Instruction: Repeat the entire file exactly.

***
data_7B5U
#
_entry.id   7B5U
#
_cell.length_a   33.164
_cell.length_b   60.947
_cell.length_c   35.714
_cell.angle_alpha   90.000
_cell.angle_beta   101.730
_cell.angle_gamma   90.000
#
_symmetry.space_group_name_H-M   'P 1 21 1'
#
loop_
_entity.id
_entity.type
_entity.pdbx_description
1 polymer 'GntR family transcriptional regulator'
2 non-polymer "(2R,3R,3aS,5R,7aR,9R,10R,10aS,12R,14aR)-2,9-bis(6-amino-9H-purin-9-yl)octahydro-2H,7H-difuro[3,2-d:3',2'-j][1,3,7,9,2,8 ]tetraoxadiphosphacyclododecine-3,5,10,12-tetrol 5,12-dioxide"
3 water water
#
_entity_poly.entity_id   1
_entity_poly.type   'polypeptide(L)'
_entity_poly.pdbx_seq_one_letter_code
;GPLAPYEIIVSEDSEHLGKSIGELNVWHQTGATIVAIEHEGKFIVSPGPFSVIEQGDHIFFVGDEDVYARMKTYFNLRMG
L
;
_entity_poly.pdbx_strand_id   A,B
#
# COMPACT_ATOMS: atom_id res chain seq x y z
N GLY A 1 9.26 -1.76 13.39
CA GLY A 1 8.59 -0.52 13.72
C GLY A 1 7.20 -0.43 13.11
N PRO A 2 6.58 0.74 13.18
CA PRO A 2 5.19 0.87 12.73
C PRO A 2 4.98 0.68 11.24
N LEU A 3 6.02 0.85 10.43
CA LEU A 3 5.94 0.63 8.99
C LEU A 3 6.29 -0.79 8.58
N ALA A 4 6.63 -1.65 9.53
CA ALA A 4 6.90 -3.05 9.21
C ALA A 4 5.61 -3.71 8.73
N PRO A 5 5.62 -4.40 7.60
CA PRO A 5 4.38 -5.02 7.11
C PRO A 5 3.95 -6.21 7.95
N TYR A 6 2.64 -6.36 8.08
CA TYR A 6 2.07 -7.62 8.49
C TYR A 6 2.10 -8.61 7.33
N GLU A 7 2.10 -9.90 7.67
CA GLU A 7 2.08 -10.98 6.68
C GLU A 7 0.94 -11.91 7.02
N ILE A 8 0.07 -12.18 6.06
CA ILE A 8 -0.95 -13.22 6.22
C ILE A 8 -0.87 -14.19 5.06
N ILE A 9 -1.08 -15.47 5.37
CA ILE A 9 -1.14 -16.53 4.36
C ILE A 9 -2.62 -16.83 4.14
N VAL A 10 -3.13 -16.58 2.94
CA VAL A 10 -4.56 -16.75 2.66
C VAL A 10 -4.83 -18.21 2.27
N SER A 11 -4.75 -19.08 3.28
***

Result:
data_7B5U
#
_entry.id   7B5U
#
_cell.length_a   33.164
_cell.length_b   60.947
_cell.length_c   35.714
_cell.angle_alpha   90.000
_cell.angle_beta   101.730
_cell.angle_gamma   90.000
#
_symmetry.space_group_name_H-M   'P 1 21 1'
#
loop_
_entity.id
_entity.type
_entity.pdbx_description
1 polymer 'GntR family transcriptional regulator'
2 non-polymer "(2R,3R,3aS,5R,7aR,9R,10R,10aS,12R,14aR)-2,9-bis(6-amino-9H-purin-9-yl)octahydro-2H,7H-difuro[3,2-d:3',2'-j][1,3,7,9,2,8 ]tetraoxadiphosphacyclododecine-3,5,10,12-tetrol 5,12-dioxide"
3 water water
#
_entity_poly.entity_id   1
_entity_poly.type   'polypeptide(L)'
_entity_poly.pdbx_seq_one_letter_code
;GPLAPYEIIVSEDSEHLGKSIGELNVWHQTGATIVAIEHEGKFIVSPGPFSVIEQGDHIFFVGDEDVYARMKTYFNLRMG
L
;
_entity_poly.pdbx_strand_id   A,B
#
# COMPACT_ATOMS: atom_id res chain seq x y z
N GLY A 1 9.26 -1.76 13.39
CA GLY A 1 8.59 -0.52 13.72
C GLY A 1 7.20 -0.43 13.11
N PRO A 2 6.58 0.74 13.18
CA PRO A 2 5.19 0.87 12.73
C PRO A 2 4.98 0.68 11.24
N LEU A 3 6.02 0.85 10.43
CA LEU A 3 5.94 0.63 8.99
C LEU A 3 6.29 -0.79 8.58
N ALA A 4 6.63 -1.65 9.53
CA ALA A 4 6.90 -3.05 9.21
C ALA A 4 5.61 -3.71 8.73
N PRO A 5 5.62 -4.40 7.60
CA PRO A 5 4.38 -5.02 7.11
C PRO A 5 3.95 -6.21 7.95
N TYR A 6 2.64 -6.36 8.08
CA TYR A 6 2.07 -7.62 8.49
C TYR A 6 2.10 -8.61 7.33
N GLU A 7 2.10 -9.90 7.67
CA GLU A 7 2.08 -10.98 6.68
C GLU A 7 0.94 -11.91 7.02
N ILE A 8 0.07 -12.18 6.06
CA ILE A 8 -0.95 -13.22 6.22
C ILE A 8 -0.87 -14.19 5.06
N ILE A 9 -1.08 -15.47 5.37
CA ILE A 9 -1.14 -16.53 4.36
C ILE A 9 -2.62 -16.83 4.14
N VAL A 10 -3.13 -16.58 2.94
CA VAL A 10 -4.56 -16.75 2.66
C VAL A 10 -4.83 -18.21 2.27
N SER A 11 -4.75 -19.08 3.28